By Jay Menard
The title of Clara Madrenas’ Recovery Show is not so much of a misnomer, as it is a misdirection. The title is intended to be reflexive — representing the shared recovery from mental and physical ailments by Madrenas and her partner. But the truth is that, after leaving the production, it is the audience who is in need of Recovery time following one of the most open, honest, and visceral productions to be mounted on a Fringe stage in years.
During the play, Madrenas talks about how, during a particular stage of psychosis, she felt that the only way she could heal her ailing partner was to grasp a glowing orb that appeared on their bedroom wall, and transfer its energy into her partner by cracking open his chest, exposing his organs, and manipulating them.
That’s an apt metaphor for Recovery Show — as Madrenas metaphorically rips open her being and exposes her soul to the light. She does it not to be judged, but rather to be understood — and to help others understand their experiences. Like the mirror neurons she discusses late in the play, the audience shares the catharsis and empathy to which the story builds. Continue reading
By Jay Menard
If one could focus exclusively on the dance and tune everything else out, Rebellion would be an excellent dance show. The performers, from The Dance Movement, execute the choreography beautifully. They are strong dancers as an ensemble, performing flawless synchronization when called for, and standing out as individuals when given the chance.
Unfortunately, direction and production decisions makes it impossible to tune the others out. And the dancers are obscured by directorial decisions that are implemented with all the subtlety of a sledgehammer. The performance suffers as a result and the dancers are the victims of the decisions. Continue reading
By Jay Menard
Mike Delamont is a veteran of the Fringe circuit and has graced the London Fringe stages for years — often as God, the Scottish Drag Queen, and last year as himself in a deeply personal production about his mother. But this year, Delamont has released his wild side and gives the Devil his due in Hell Yeah! An Evening with the Devil.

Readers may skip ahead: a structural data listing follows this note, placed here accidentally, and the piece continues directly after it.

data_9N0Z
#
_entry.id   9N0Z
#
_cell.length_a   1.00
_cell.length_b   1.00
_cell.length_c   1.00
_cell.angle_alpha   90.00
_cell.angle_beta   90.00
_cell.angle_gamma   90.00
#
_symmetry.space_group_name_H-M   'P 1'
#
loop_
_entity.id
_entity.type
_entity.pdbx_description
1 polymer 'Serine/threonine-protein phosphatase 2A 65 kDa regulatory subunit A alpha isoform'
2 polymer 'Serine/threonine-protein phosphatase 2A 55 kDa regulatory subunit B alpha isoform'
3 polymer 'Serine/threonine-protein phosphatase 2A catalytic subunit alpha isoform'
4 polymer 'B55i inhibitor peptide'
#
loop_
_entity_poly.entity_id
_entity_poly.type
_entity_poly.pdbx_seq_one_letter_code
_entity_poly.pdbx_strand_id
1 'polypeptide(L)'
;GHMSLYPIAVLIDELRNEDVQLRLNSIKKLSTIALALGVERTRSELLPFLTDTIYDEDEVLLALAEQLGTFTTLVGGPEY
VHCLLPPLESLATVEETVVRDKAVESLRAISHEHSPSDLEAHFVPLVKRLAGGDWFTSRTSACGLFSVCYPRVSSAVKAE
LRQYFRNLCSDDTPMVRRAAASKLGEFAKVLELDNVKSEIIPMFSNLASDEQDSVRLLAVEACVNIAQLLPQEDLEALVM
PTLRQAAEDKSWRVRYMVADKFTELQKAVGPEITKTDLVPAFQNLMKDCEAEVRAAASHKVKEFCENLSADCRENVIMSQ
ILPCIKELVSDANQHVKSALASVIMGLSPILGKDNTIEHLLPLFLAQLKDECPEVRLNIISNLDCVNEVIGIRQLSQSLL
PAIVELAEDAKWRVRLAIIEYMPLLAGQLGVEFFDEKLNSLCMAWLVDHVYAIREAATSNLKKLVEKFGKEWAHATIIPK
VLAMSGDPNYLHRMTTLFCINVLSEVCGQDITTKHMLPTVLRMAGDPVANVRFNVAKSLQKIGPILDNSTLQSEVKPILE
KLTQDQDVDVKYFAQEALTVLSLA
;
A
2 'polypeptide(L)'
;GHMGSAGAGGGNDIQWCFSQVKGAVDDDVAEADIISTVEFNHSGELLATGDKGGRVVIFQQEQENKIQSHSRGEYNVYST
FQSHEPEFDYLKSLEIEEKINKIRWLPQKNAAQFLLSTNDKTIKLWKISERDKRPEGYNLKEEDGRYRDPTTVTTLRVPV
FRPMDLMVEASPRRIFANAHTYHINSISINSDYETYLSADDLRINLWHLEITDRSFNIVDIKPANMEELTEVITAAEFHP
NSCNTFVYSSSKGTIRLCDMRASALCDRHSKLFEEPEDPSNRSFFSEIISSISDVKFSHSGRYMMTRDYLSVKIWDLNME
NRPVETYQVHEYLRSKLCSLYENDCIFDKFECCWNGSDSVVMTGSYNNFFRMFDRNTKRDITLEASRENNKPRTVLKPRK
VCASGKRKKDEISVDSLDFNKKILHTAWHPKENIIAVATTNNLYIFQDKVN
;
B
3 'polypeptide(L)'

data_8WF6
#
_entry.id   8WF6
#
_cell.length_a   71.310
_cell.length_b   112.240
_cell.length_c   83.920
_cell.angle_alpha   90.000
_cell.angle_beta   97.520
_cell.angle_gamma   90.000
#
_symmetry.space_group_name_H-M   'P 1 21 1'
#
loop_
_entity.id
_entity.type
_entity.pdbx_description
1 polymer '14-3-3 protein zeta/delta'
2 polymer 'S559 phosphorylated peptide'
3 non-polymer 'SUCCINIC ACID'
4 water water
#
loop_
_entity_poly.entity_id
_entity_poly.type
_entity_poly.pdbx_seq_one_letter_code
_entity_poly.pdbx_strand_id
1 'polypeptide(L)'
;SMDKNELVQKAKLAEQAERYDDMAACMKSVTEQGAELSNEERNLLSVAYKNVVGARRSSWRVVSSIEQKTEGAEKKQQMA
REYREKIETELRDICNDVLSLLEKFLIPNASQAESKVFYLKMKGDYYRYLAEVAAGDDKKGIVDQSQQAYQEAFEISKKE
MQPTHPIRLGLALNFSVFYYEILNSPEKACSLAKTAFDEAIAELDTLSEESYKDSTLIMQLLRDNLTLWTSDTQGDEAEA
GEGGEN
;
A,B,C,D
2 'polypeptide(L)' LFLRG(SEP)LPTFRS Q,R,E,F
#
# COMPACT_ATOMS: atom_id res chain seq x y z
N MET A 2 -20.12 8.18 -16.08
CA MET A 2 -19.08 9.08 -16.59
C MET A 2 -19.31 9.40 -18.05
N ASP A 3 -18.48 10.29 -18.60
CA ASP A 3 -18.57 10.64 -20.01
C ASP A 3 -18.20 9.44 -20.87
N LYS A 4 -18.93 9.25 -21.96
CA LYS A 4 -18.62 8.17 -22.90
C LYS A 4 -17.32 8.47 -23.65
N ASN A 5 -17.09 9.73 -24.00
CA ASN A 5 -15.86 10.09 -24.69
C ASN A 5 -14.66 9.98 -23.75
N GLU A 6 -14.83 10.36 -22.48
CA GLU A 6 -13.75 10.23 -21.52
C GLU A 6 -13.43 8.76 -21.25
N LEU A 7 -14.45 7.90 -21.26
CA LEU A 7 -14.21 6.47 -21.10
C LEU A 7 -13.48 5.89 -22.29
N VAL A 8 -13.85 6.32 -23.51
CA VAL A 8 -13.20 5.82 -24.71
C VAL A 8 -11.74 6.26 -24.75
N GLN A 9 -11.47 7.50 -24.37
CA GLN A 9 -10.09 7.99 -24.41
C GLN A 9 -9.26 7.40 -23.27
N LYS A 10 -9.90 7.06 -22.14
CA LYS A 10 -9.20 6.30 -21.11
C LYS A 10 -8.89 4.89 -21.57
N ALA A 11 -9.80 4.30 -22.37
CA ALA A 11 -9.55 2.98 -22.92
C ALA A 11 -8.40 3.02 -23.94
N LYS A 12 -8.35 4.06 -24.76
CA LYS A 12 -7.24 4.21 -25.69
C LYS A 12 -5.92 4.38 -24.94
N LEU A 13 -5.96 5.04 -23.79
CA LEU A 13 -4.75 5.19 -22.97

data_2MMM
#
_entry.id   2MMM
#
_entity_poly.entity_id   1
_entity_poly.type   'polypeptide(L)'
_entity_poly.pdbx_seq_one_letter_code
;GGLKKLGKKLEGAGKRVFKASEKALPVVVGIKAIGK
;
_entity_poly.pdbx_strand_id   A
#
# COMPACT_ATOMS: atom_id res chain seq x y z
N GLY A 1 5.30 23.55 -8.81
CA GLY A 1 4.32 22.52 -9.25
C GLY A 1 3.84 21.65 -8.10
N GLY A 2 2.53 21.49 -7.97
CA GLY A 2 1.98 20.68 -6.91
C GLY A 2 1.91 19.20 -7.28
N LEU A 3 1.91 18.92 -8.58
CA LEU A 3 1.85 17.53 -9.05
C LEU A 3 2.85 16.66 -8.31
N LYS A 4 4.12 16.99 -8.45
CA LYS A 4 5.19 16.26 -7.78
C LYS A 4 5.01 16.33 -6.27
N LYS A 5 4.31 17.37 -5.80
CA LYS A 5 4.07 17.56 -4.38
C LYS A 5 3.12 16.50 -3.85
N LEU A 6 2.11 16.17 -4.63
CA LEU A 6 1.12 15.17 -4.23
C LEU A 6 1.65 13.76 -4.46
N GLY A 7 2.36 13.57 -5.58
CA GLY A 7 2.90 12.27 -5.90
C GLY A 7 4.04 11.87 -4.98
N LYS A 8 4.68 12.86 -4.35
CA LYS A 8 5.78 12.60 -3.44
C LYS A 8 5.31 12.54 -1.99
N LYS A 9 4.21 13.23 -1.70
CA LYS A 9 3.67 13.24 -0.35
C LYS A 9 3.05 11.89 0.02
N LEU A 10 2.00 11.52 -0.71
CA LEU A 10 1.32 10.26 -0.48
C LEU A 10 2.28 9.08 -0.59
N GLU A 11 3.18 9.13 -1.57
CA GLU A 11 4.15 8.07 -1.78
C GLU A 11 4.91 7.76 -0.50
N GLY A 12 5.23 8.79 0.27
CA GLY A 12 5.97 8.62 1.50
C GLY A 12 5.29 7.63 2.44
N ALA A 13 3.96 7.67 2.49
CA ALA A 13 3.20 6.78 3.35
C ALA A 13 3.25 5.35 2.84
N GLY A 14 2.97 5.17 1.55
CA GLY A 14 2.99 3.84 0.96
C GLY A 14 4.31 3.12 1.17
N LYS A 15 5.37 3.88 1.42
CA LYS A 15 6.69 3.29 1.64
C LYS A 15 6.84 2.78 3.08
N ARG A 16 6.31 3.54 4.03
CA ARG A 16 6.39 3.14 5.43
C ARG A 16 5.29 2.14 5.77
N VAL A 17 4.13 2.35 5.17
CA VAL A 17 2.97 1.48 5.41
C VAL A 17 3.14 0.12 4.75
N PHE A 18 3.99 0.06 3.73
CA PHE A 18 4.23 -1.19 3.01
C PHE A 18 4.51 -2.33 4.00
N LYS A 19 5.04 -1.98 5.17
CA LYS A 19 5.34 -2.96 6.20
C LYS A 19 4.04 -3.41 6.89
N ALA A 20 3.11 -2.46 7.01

Delamont is a true professional. He’s built up enough cachet to be able to phone it in once in awhile, but he consistently delivers hilarious writing, structured content, and an incredibly immersive performance. He eschews the Scottish brogue and frumpy dress for a drawl reminiscent of a southern preacher, hikes up his slacks, slicks down his hair, and buffs his Ned Flanders-esque “Dr. Fuzzenstein.” Continue reading
By Jay Menard
So Tevye may not need another daughter, but it clearly can use some refinement, edits, focus, and better pacing. There is a rudimentary foundation of a story in this play, but a lack of subtlety in delivery and challenges with its pacing causes that promising potential to be lost.
The production is Monda Halpern’s So Tevye, Could You Use Another Daughter. And there’s a certain chutzpah involved with name dropping Tevye in a production. Due to the iconic status of the character (known from Fiddler on the Roof and the Tevye series of novels from whence the film and play were inspired), you’re setting expectations extremely high about the quality of the content, at very least. When those expectations are elevated, it’s beholden on all involved to live up to them. Continue reading
By Jay Menard,
There are moments and shows where you say, “They get it. That’s Fringe.” Describing what’s “fringey” is hard to do — you just know it when you see it. The Awesome 80s prom fully embraces the Fringe ethos and delivers a show that makes the most of its story, cast, and event its venue.
The Awesome 80s Prom, put on by London’s Original Kids Theatre Company, is a fully immersive experience — even before you enter the venue. The cast mingles with attendees in the line, fully in character. One big-haired, puffy dressed prom queen candidate angles for votes with the patrons. A convertible rolls by — guys and girls hooting at the crowd; upon its return, one football player spills out and immediately vomits on the ground.
Ladies and gentlemen, welcome to the Wannaget High prom of 1989. Continue reading